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  #61  
Old Posted Yesterday, 10:15 AM
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Originally Posted by GlassCity View Post
I don't know, we may not have a very deep sense of national culture or symbolism or even togetherness, but surely every country has a national narrative.

In Canada's case, it's a British and French colonial state that over time shed its reliance from the monarchy, developed a much closer relationship with the US and now enjoys a subdued, but prosperous way of life that is occasionally challenged with intra-national conflict and its over-reliance on the US.

It's boring, sure, but not every country can be about life, liberty, and the pursuit of happiness while fighting off government tyranny.
I do not deny it exists, but it is harder to pin down for people. Even for many Canadians - due to lack of knowledge or indifference.

Plus when it is evoked there is often no consensus on even the most basic elements, and the disagreements are often based on sheer ignorance.

"Canada has had a policy to be multicultural since day one. The country was created to be diverse with all the cultures of the world."

Really????
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  #62  
Old Posted Yesterday, 2:50 PM
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Originally Posted by GlassCity View Post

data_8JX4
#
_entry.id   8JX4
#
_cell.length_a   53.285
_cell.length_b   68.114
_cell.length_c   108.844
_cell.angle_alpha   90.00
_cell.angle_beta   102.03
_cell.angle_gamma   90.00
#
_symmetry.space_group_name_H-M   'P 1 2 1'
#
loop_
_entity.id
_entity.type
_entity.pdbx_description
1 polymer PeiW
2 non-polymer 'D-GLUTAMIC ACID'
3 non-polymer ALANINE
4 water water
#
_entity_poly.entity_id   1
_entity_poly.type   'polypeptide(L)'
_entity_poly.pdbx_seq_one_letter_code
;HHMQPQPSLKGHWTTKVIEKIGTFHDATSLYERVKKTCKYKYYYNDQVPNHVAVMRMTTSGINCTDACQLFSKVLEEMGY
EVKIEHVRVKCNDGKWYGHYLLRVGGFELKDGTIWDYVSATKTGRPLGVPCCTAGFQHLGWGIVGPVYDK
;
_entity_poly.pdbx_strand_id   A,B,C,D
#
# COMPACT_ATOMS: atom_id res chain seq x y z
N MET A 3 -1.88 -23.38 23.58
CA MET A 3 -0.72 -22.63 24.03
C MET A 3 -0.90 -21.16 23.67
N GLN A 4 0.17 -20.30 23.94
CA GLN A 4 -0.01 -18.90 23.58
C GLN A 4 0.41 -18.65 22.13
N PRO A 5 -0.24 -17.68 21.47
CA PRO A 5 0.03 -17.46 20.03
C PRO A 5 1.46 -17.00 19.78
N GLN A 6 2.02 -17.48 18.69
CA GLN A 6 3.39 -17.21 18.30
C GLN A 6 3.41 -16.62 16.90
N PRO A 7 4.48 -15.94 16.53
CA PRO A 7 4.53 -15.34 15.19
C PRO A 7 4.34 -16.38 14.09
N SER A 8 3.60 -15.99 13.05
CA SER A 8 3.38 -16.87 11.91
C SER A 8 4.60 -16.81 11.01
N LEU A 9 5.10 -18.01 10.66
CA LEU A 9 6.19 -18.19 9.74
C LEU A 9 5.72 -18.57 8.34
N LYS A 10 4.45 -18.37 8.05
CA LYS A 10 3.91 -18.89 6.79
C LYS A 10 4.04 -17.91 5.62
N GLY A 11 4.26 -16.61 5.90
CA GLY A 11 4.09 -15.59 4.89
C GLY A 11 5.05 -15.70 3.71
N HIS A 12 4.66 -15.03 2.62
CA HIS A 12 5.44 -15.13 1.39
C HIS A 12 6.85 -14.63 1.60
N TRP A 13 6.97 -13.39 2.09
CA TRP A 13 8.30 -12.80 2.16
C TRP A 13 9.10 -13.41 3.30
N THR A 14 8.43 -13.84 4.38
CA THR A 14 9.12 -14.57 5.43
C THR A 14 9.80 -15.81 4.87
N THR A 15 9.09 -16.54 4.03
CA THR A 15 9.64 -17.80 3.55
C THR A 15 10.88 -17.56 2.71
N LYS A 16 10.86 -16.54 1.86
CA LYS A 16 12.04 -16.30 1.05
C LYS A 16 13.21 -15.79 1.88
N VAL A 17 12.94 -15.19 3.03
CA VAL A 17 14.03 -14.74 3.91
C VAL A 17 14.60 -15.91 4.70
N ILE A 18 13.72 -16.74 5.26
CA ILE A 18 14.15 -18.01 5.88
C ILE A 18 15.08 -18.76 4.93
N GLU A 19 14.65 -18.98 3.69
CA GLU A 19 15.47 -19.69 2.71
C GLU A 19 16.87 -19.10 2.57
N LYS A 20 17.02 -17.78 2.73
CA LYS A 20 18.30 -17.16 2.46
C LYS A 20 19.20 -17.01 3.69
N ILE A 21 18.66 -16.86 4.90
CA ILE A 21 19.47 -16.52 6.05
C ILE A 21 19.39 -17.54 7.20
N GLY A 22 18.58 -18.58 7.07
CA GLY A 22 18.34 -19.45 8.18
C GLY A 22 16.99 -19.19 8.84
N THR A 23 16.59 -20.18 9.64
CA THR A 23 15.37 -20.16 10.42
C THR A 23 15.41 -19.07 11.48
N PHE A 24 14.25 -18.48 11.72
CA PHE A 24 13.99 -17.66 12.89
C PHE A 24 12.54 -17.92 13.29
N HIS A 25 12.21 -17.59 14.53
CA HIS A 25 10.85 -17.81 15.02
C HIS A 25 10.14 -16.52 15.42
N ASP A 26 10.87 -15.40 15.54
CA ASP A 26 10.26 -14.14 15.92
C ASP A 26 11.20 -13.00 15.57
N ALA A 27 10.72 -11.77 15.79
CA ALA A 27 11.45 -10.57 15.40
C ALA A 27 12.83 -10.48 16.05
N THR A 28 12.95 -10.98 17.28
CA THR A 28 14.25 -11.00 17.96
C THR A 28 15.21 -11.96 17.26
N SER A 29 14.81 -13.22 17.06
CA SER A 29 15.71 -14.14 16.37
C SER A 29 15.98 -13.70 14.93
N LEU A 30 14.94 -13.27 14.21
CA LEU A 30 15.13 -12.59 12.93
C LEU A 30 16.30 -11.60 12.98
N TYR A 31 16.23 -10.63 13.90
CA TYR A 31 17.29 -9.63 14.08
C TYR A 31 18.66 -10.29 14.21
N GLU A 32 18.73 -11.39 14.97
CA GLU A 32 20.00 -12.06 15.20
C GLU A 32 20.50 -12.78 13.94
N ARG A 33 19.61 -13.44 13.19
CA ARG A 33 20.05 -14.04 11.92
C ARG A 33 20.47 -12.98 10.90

But it's not the mythological basis for our state the way it is in the US.
There's a disconnect between reality and the image of Canada people cling to. That image is colonial baggage. I suppose I never adopted any of that baggage as I was an immigrant to this country. I saw it with fresh eyes for what it was and found Canadians' identity struggles as bizarre. I still do.
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  #63  
Old Posted Yesterday, 3:51 PM
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There's a disconnect between reality and the image of Canada people cling to. That image is colonial baggage. I suppose I never adopted any of that baggage as I was an immigrant to this country. I saw it with fresh eyes for what it was and found Canadians' identity struggles as bizarre. I still do.
Re: colonial baggage

My sense is that Canadians struggle greatly with finding the appropriate balance between the country's history (what you refer to as colonial baggage I guess) and being forward looking.

In the part of Canada west of the Ottawa River, not being hobbled by "colonial baggage" for lack of a better term, is a near-obsesssion with the insinuation that somehow talking about history leaves too many people "out" - and this is an evil thing. I guess.

At least in that part of the country (the majority of it, in terms of population and area), the idea that there is a crushing weight of history, traditions and colonialism sitting on people's shoulders is totally laughable.

It's probably the free-est place on earth to be what you want to be, how you want to be.
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  #64